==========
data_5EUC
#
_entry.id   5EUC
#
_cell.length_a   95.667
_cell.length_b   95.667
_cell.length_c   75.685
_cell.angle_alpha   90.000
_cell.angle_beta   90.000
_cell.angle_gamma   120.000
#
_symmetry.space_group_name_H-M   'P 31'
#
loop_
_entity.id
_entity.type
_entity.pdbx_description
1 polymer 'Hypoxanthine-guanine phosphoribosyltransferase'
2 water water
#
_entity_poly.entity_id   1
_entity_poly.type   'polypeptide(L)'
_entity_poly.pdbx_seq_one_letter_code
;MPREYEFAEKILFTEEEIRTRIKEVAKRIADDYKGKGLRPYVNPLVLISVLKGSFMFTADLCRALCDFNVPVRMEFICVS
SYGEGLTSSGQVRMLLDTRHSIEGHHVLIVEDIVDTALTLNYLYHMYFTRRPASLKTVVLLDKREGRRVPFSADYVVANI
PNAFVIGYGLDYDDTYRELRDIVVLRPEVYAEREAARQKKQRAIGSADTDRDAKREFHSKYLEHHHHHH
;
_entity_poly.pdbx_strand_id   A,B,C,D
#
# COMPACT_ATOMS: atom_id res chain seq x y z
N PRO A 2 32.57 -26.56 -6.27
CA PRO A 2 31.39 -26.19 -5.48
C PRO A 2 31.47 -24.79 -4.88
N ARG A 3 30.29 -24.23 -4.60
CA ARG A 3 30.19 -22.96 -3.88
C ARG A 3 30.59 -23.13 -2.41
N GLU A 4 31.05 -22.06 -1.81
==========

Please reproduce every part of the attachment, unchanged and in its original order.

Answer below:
data_5EUC
#
_entry.id   5EUC
#
_cell.length_a   95.667
_cell.length_b   95.667
_cell.length_c   75.685
_cell.angle_alpha   90.000
_cell.angle_beta   90.000
_cell.angle_gamma   120.000
#
_symmetry.space_group_name_H-M   'P 31'
#
loop_
_entity.id
_entity.type
_entity.pdbx_description
1 polymer 'Hypoxanthine-guanine phosphoribosyltransferase'
2 water water
#
_entity_poly.entity_id   1
_entity_poly.type   'polypeptide(L)'
_entity_poly.pdbx_seq_one_letter_code
;MPREYEFAEKILFTEEEIRTRIKEVAKRIADDYKGKGLRPYVNPLVLISVLKGSFMFTADLCRALCDFNVPVRMEFICVS
SYGEGLTSSGQVRMLLDTRHSIEGHHVLIVEDIVDTALTLNYLYHMYFTRRPASLKTVVLLDKREGRRVPFSADYVVANI
PNAFVIGYGLDYDDTYRELRDIVVLRPEVYAEREAARQKKQRAIGSADTDRDAKREFHSKYLEHHHHHH
;
_entity_poly.pdbx_strand_id   A,B,C,D
#
# COMPACT_ATOMS: atom_id res chain seq x y z
N PRO A 2 32.57 -26.56 -6.27
CA PRO A 2 31.39 -26.19 -5.48
C PRO A 2 31.47 -24.79 -4.88
N ARG A 3 30.29 -24.23 -4.60
CA ARG A 3 30.19 -22.96 -3.88
C ARG A 3 30.59 -23.13 -2.41
N GLU A 4 31.05 -22.06 -1.81